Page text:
All gadgets push content down to a device. The device has a home display that shows all the gadgets that are connected to the device. In Figure 9, the upper-left image shows a sample home screen. As you can see, each gadget appears with an icon, a name, and optionally some text. The icon and name come from the Icon and FriendlyName registry values. The text shown here is called the glance content and is sent from the gadget to the device by calling SideShowGadget's AddGlanceContent method when the gadget is running.
Navigating through Gadget Screens
When the user enters the gadget on the device, the device renders the content previously downloaded from the gadget while it was running on Windows. Currently, SideShow supports two different kinds of content: Simple Content Format (SCF) and iCal; the latter is not discussed in this article. SCF content is a set of XML strings sent from the gadget application to the device. The device parses the XML strings in order to render the content on the device.
The new SCF format allows the gadget application to define three types of content: text and images, menus and context menus consisting of items that initiate navigation to other content, and dialogs that present the user with questions resulting in navigation to other content. Details about the SCF XML schema can be found at windowssdk.msdn.microsoft.com/ms744133.aspx.
The managed SideShow assembly (Microsoft.SideShow.dll) includes a public, static Scf class that contains a bunch of static methods allowing you to create the XML string in code easily. The DownloadDataToDevices method, shown in Figure 10, demonstrates how to open an ScfSideShowGadget and send glance string content. The sample also shows how to call ScfSideShowGadget's AddContent method to send SCF menu, SCF text, and SCF image content down to a device. As you can see, each piece of content is identified by a content ID number. The first page of the gadget (the lower-left image in Figure 9) is its home page which always has a content ID of 1 (represented by the ScfSideShowGadget's HomePageContentId constant). When the user selects the See Text menu item, the device will navigate to the content page with an ID of 2 and when the user selects the "See Image" menu item, the device will navigate to the content page with an ID of 3. Page 3, the Image page, contains XML describing how the image should be shown (centered and auto fitting). This page also refers to the actual image, which I've assigned a content ID of 1000. In my code, I've extracted the image from an assembly resource.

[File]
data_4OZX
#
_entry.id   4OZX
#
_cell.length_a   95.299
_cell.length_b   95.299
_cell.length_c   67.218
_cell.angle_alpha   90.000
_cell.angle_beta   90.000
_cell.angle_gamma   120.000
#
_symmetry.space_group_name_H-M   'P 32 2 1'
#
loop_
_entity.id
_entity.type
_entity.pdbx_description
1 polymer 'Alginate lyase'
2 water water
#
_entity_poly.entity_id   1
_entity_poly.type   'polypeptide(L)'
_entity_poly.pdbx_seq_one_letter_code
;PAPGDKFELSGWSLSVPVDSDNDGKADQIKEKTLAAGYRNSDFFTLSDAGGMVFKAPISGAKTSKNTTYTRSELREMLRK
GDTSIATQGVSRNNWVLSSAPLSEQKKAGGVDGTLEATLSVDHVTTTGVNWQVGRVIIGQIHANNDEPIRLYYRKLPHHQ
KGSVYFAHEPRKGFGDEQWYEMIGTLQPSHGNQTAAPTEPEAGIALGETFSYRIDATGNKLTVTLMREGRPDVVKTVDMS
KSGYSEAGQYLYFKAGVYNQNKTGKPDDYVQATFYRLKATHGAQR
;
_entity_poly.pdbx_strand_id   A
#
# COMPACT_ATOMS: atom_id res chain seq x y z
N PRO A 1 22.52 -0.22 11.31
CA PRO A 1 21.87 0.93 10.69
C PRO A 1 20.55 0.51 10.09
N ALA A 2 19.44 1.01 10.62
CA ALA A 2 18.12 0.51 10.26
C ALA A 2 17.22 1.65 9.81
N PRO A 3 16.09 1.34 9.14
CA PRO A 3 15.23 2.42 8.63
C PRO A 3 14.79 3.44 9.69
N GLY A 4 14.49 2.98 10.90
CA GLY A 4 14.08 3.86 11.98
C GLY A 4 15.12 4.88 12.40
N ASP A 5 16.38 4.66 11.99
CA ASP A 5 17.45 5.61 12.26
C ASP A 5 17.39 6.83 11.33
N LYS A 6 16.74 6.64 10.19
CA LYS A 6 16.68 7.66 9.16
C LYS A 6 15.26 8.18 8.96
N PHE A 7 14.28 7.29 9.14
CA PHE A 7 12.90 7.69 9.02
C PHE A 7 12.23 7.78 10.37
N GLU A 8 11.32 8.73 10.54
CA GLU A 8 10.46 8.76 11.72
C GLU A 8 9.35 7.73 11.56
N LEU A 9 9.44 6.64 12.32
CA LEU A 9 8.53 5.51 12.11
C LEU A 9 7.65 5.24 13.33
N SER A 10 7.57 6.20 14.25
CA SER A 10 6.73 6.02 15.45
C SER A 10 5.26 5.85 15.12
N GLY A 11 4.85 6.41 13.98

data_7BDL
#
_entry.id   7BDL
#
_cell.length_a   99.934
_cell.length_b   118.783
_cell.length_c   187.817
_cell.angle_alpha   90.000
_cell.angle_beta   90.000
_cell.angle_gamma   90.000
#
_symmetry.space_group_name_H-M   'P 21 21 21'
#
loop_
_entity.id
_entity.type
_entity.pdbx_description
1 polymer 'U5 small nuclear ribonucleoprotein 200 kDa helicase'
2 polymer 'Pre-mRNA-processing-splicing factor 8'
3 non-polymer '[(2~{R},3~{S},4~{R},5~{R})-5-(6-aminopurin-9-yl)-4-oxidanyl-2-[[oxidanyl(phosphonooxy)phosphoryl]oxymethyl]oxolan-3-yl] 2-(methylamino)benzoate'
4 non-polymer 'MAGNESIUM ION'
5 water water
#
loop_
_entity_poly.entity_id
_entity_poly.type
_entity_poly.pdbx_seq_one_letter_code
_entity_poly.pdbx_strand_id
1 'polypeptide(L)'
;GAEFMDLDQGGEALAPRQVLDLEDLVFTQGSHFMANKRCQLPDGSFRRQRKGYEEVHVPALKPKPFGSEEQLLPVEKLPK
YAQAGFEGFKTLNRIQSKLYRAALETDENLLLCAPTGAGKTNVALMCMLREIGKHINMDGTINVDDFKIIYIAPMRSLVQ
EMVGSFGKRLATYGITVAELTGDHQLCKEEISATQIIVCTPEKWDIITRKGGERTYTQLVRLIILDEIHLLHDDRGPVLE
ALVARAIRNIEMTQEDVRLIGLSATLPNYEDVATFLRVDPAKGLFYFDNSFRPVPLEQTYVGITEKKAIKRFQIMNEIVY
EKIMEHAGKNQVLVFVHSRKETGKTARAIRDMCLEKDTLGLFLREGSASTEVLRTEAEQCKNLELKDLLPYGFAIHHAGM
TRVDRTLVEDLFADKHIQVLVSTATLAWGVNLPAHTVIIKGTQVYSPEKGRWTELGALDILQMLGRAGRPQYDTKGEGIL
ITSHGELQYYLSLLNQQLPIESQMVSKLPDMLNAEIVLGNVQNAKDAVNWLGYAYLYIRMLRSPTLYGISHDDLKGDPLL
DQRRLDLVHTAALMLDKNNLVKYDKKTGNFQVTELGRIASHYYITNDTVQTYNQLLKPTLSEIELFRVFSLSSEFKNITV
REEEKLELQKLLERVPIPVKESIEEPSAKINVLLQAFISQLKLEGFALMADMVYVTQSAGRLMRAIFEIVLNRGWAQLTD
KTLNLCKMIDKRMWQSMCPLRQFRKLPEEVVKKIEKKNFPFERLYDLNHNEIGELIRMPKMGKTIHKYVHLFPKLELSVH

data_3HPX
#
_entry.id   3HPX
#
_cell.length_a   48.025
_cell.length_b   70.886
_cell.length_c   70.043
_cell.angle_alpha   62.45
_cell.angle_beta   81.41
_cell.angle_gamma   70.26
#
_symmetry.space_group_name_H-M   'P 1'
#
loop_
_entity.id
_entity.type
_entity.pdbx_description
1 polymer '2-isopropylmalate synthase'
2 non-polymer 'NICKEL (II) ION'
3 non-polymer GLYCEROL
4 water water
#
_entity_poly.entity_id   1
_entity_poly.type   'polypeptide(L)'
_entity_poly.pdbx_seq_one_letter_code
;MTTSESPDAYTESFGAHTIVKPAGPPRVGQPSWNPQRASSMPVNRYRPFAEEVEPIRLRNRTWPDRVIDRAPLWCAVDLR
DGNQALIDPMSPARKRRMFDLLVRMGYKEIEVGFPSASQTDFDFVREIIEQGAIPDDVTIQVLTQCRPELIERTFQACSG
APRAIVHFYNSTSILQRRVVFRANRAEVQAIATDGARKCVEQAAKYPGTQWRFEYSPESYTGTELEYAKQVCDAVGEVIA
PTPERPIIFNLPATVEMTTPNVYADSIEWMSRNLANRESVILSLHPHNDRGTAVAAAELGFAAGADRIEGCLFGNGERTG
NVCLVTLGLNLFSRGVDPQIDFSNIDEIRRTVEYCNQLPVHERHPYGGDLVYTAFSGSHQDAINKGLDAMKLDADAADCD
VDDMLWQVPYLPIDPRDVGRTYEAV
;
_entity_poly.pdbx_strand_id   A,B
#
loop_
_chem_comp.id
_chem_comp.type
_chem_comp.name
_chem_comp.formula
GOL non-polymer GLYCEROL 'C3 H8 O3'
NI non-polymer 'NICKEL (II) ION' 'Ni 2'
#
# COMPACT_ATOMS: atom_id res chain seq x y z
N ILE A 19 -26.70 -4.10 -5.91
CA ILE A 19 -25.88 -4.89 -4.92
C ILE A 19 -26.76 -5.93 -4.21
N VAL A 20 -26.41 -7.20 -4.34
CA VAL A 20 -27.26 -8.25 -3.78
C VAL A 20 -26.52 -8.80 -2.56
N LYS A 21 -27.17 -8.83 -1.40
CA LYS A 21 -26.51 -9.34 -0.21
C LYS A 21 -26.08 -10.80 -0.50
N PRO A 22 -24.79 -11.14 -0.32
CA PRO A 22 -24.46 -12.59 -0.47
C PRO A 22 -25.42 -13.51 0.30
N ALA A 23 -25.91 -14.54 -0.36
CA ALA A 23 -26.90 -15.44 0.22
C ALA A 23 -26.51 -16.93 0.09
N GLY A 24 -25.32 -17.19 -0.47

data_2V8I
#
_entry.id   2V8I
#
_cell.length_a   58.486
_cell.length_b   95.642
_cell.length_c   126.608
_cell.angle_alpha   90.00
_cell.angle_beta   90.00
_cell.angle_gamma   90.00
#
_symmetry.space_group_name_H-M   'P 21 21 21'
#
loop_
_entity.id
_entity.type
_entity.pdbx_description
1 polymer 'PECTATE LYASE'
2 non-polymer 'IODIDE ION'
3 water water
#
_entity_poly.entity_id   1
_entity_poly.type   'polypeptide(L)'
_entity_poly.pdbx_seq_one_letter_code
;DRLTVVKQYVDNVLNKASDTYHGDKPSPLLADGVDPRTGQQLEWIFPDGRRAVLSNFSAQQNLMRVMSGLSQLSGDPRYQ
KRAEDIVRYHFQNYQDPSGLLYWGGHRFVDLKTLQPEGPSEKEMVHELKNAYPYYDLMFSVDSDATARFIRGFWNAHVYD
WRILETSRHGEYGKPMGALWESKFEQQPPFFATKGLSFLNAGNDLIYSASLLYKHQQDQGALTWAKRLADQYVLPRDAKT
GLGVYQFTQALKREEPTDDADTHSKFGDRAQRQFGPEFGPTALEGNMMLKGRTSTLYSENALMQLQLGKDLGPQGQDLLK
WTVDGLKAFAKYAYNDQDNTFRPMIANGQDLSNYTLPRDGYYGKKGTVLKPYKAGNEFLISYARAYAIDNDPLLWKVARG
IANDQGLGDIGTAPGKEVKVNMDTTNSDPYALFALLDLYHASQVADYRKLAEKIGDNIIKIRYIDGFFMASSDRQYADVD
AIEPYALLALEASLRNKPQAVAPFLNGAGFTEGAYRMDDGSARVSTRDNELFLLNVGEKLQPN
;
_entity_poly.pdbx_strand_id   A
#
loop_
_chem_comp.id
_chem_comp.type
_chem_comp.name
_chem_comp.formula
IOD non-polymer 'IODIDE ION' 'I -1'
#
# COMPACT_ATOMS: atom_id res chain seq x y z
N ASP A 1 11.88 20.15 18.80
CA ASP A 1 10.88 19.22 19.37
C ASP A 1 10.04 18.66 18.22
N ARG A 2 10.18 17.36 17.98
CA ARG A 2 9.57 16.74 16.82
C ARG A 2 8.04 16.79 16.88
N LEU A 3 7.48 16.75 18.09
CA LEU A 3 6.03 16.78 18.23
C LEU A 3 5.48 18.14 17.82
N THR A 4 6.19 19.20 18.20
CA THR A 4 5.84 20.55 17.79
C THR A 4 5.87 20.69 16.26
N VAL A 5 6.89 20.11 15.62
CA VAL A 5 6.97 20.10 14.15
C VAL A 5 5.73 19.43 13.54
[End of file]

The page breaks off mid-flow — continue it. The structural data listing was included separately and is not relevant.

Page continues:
Capabilities, Events, and Notifications
A gadget application can query Windows, asking it how many devices are connected to it and what the capabilities are of these devices. Examples of capabilities include DeviceId, ScreenType (Bitmap or Text), ScreenWidth, ScreenHeight, ClientAreaWidth, ClientAreaHeight, ColorDepth, and SupportedImageFormats.
A gadget application could use the device capabilities when deciding what content to push down to a device. The sample application associated with this article demonstrates how a gadget application can query the number of devices connected to it and can also query the capabilities of these devices.
When running, a gadget application can receive events (described in Figure 11) from a device by registering with several events. The SideShowGadget type (the base class of the all gadget types) offers events that apply to all gadgets regardless of endpoint. The ScfSideShowGadget type (derived from SideShowGadget) offers additional events specific to the SCF gadget endpoint. An application can respond to these events in order to add or remove content. A sophisticated gadget may require that it always be executing in order to properly respond to these events. If this is required, the gadget should set its OnlineOnly registry value to 1.
When running, a gadget can send a notification to a SideShow device by calling SideShowGadget's ShowNotification method. A gadget application would show a notification for things such as meeting reminders, e-mail alerts, an incoming instant message, or system alerts. A notification is similar to a message box except that it appears on the hardware device. A notification consists of an ID number, an icon, a string caption, a string message, and an expiration time. The device will then show the notification until it is dismissed by the user or until the expiration time has elapsed. An application can also revoke a notification by calling SideShowGadget's RevokeNotification method passing it the notification's ID number.

In this article, I have covered the goals of the Windows SideShow feature and explained in depth how an end user interacts and configures the gadget. I've also shown how developers can integrate SideShow support into their new or existing managed applications. By using these managed wrappers, you should easily be able to integrate SideShow functionality into your own applications.
Personally, I find the new Windows SideShow feature very exciting as it offers new ways for users to access and interact with their data. I expect a slew of new hardware devices that support SideShow to become available in the next few years. In particular, I can't wait until Media Center remote controls and mobile phones support SideShow. It shouldn't take long for these incredibly useful devices to be as commonplace as a PDA or a cell phone.